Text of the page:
"Written for an audience of parents, this book does a wonderful job of illustrating in rich dialogue the way that parents are the first and most important literacy teachers. Replete with practical, research-based strategies for engaging children -- toddlers through adolescents -- this book should be required reading for anyone whose goal is to enrich children's lives. The book is written in a reader-friendly narrative style with research references in endnotes." -- M.B. Hopkins, Nazareth College of Rochester

"The focus is on the "give and take" style of storytelling, that is, in an interactive or shared-opportunity manner. Of particular interest to Reese is the family story presented in an often conversational format with an informal shape. These have, she believes, far-reaching consequences for children's language, emotional development, and adolescent well-being. Her book is organized by age range, beginning with ages 1-3 and concluding with ages 12-18. Each chapter ends with tips for sharing stories (what to do, how, and why it helps). Also included is a "development snapshot" of each age group. Though of interest to academics (but mercifully without much academic jargon), the book's principal audience will be parents, who will find the content practical and accessible. And who can argue with Reese's conclusion, 'Stories sustain us, they teach us, they protect us, and they join us to others'?"
-- Michael Cart, Booklist

Library Journal
According to Reese's (psychology, Univ. of Otago, New Zealand) research, storytelling enriches children's language and coping skills, emotional development, self-concept, and sense of belonging. The author offers growing evidence that oral storytelling may be just as valuable as reading books aloud in aiding children's development, citing works focused on the power of reading in a child's early development such as Jim Trelease's The Read-Aloud Handbook and Read Me a Story by Alison Davies. Other resources on storytelling mentioned by the author include Anne Pellowski's Storytelling Handbook and Ruth Sawyer's The Way of the Storyteller. Reese explains that children with ADHD, difficult temperaments, or language delays especially benefit from oral and written storytelling and here he includes specific development-based strategies both for sharing stories and for encouraging students to write and perform their own narratives. Tips are included for storytelling from the toddler to teenage years, although the text makes clear that there are more extensive studies on storytelling in the younger years. VERDICT Parents who desire to strengthen their child's development will appreciate Reese's insights into storytelling for all ages and stages and his hands-on tips for incorporating oral and written storytelling in the home.—Julia M. Reffner, Fairport, NY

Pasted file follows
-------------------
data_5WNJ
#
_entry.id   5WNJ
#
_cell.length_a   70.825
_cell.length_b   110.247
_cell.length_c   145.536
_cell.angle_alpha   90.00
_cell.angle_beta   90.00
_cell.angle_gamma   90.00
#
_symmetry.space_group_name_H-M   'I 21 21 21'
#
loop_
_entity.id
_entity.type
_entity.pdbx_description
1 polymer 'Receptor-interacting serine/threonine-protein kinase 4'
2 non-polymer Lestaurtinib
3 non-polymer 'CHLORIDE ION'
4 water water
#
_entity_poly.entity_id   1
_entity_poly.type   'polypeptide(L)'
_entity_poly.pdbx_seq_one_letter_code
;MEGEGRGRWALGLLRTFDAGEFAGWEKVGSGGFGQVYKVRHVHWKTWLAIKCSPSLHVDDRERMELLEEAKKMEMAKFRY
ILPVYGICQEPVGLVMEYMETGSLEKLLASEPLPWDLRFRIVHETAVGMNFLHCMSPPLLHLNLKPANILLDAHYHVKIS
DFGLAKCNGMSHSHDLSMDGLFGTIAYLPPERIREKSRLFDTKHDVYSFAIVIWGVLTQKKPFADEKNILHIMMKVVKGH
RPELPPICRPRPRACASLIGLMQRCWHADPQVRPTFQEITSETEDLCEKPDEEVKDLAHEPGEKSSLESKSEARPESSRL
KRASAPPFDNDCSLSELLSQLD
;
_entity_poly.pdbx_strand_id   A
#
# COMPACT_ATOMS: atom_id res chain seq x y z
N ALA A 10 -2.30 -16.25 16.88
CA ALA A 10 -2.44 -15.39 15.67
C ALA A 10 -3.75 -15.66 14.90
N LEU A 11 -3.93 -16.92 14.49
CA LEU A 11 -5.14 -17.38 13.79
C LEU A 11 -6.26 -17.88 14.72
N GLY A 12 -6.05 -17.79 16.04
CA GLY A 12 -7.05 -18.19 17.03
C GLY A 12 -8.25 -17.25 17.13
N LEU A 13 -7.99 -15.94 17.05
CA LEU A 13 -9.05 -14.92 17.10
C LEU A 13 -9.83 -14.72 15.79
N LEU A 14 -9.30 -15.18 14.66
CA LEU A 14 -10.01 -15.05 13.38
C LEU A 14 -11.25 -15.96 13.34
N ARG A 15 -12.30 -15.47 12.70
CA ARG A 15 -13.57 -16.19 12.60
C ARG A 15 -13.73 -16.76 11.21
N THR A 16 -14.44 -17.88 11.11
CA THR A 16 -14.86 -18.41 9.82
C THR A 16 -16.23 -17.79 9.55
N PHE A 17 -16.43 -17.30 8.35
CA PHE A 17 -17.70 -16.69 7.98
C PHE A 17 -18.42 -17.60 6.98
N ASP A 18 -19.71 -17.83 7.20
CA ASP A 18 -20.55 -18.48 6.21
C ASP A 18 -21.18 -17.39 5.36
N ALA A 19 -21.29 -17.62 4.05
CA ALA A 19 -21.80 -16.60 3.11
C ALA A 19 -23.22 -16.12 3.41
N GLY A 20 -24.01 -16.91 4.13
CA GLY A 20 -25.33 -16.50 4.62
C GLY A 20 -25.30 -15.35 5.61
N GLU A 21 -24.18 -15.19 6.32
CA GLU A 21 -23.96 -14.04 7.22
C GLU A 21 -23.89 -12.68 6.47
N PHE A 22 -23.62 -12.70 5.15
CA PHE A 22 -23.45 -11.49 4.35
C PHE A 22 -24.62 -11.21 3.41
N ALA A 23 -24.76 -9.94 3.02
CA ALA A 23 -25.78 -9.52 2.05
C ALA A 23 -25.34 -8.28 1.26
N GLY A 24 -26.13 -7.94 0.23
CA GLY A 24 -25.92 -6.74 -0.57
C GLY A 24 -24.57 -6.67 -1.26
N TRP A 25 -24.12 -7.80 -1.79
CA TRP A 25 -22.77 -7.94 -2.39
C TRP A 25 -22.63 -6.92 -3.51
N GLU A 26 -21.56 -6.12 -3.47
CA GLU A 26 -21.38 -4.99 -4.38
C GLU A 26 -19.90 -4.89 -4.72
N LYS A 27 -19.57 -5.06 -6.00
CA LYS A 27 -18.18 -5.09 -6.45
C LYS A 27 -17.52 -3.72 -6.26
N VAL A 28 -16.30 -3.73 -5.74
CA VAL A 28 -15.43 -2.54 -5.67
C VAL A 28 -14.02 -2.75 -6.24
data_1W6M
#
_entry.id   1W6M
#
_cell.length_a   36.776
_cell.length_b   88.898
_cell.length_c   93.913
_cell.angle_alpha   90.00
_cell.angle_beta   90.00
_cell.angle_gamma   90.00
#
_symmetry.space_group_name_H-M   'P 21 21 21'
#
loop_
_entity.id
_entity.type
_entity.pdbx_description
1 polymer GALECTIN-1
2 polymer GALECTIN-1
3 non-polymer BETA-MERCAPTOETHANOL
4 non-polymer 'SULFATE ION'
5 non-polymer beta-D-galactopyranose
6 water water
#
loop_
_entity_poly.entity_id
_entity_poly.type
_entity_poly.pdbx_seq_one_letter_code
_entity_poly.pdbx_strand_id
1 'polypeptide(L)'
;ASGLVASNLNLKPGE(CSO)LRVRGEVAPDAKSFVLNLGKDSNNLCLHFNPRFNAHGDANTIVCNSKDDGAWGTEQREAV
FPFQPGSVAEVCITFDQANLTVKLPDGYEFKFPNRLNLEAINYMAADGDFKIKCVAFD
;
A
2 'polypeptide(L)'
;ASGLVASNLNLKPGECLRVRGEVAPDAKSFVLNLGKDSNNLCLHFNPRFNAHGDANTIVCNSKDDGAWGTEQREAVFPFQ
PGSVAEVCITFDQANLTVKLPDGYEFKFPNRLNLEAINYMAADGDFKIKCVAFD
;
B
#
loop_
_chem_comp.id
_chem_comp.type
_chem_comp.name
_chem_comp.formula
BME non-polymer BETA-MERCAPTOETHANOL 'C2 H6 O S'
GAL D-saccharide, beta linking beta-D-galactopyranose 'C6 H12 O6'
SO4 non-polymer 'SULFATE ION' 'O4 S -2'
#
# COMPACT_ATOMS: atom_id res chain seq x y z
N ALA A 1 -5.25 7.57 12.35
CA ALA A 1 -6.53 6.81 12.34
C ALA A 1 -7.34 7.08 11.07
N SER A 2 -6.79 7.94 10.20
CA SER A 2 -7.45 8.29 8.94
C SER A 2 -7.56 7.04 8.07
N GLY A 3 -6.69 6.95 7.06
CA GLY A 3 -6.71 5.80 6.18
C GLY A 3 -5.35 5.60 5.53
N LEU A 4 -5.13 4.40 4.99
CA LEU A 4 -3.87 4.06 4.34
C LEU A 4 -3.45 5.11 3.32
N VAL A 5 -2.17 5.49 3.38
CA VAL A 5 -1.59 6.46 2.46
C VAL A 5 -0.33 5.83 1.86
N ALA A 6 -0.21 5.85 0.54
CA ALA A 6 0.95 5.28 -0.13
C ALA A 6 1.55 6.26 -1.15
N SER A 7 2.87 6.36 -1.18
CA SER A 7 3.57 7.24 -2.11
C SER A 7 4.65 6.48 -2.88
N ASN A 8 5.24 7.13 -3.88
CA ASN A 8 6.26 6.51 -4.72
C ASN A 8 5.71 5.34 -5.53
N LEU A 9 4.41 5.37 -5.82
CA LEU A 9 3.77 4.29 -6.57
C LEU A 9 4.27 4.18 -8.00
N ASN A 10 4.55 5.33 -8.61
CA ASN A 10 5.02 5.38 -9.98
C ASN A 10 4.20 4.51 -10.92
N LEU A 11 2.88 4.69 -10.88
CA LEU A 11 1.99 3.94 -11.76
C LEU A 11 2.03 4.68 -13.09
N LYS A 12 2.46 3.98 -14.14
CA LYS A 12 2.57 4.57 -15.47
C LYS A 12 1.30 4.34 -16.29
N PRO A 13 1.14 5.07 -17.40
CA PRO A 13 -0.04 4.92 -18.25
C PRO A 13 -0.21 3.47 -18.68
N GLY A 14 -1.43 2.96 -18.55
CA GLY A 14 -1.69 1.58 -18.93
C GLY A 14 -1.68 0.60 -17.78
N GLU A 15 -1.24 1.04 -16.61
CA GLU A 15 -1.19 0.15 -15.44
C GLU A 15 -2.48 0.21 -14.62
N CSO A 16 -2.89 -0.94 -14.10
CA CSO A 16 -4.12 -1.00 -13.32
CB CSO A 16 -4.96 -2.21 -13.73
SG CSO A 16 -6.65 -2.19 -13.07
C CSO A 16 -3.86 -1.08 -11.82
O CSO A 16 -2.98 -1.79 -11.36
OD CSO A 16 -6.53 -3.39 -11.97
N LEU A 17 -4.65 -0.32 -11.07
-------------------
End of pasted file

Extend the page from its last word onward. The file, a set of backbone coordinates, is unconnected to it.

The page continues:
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Product Details

  • ISBN-13: 9780199772650
  • Publisher: Oxford University Press, USA
  • Publication date: 5/24/2013
  • Edition number: 1
  • Pages: 272
  • Sales rank: 949,818
  • Product dimensions: 6.30 (w) x 9.30 (h) x 1.10 (d)

Meet the Author

Elaine Reese is Professor of Psychology at the University of Otago in New Zealand. She received her PhD from Emory University and has researched and taught child development in the US and New Zealand for over 20 years. Elaine has 16 years of family storytelling experience with her two children.

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Table of Contents

1. What is Story Sharing?
2. Sharing Stories with Your Toddler: Ages 1 - 3
3. Sharing Stories with Your Preschooler: Ages 3 - 5
4. Sharing Stories with Your School-Aged Child: Ages 5 - 8
5. Sharing Stories with Your Preteen: Ages 8 - 12
6. Sharing Stories with Your Adolescent: Ages 12 - 18
7. All Kinds of Children, All Kinds of Families
8. Practical Tips for Sharing Lasting Stories
9. The End of the Stories?